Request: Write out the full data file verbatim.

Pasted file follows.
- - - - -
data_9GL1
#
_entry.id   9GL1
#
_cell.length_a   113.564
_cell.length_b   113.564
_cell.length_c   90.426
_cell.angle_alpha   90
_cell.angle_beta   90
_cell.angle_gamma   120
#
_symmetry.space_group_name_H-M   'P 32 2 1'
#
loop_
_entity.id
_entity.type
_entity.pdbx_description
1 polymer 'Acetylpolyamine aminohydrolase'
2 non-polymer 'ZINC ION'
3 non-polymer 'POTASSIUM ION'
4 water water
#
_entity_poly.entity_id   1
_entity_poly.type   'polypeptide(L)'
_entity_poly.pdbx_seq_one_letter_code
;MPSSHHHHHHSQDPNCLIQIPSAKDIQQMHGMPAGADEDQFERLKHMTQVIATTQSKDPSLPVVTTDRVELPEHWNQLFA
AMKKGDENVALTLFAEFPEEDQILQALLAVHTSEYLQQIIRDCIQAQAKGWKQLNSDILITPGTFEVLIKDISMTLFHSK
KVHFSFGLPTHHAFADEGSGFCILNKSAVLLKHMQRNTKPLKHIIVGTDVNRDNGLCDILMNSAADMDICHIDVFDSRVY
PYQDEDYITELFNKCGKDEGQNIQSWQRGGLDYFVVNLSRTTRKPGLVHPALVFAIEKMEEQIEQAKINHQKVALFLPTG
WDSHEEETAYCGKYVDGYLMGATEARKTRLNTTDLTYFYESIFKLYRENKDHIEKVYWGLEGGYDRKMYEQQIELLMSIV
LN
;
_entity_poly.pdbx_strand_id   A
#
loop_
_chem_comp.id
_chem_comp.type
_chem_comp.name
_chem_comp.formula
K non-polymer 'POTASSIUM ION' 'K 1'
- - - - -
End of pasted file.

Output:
data_9GL1
#
_entry.id   9GL1
#
_cell.length_a   113.564
_cell.length_b   113.564
_cell.length_c   90.426
_cell.angle_alpha   90
_cell.angle_beta   90
_cell.angle_gamma   120
#
_symmetry.space_group_name_H-M   'P 32 2 1'
#
loop_
_entity.id
_entity.type
_entity.pdbx_description
1 polymer 'Acetylpolyamine aminohydrolase'
2 non-polymer 'ZINC ION'
3 non-polymer 'POTASSIUM ION'
4 water water
#
_entity_poly.entity_id   1
_entity_poly.type   'polypeptide(L)'
_entity_poly.pdbx_seq_one_letter_code
;MPSSHHHHHHSQDPNCLIQIPSAKDIQQMHGMPAGADEDQFERLKHMTQVIATTQSKDPSLPVVTTDRVELPEHWNQLFA
AMKKGDENVALTLFAEFPEEDQILQALLAVHTSEYLQQIIRDCIQAQAKGWKQLNSDILITPGTFEVLIKDISMTLFHSK
KVHFSFGLPTHHAFADEGSGFCILNKSAVLLKHMQRNTKPLKHIIVGTDVNRDNGLCDILMNSAADMDICHIDVFDSRVY
PYQDEDYITELFNKCGKDEGQNIQSWQRGGLDYFVVNLSRTTRKPGLVHPALVFAIEKMEEQIEQAKINHQKVALFLPTG
WDSHEEETAYCGKYVDGYLMGATEARKTRLNTTDLTYFYESIFKLYRENKDHIEKVYWGLEGGYDRKMYEQQIELLMSIV
LN
;
_entity_poly.pdbx_strand_id   A
#
loop_
_chem_comp.id
_chem_comp.type
_chem_comp.name
_chem_comp.formula
K non-polymer 'POTASSIUM ION' 'K 1'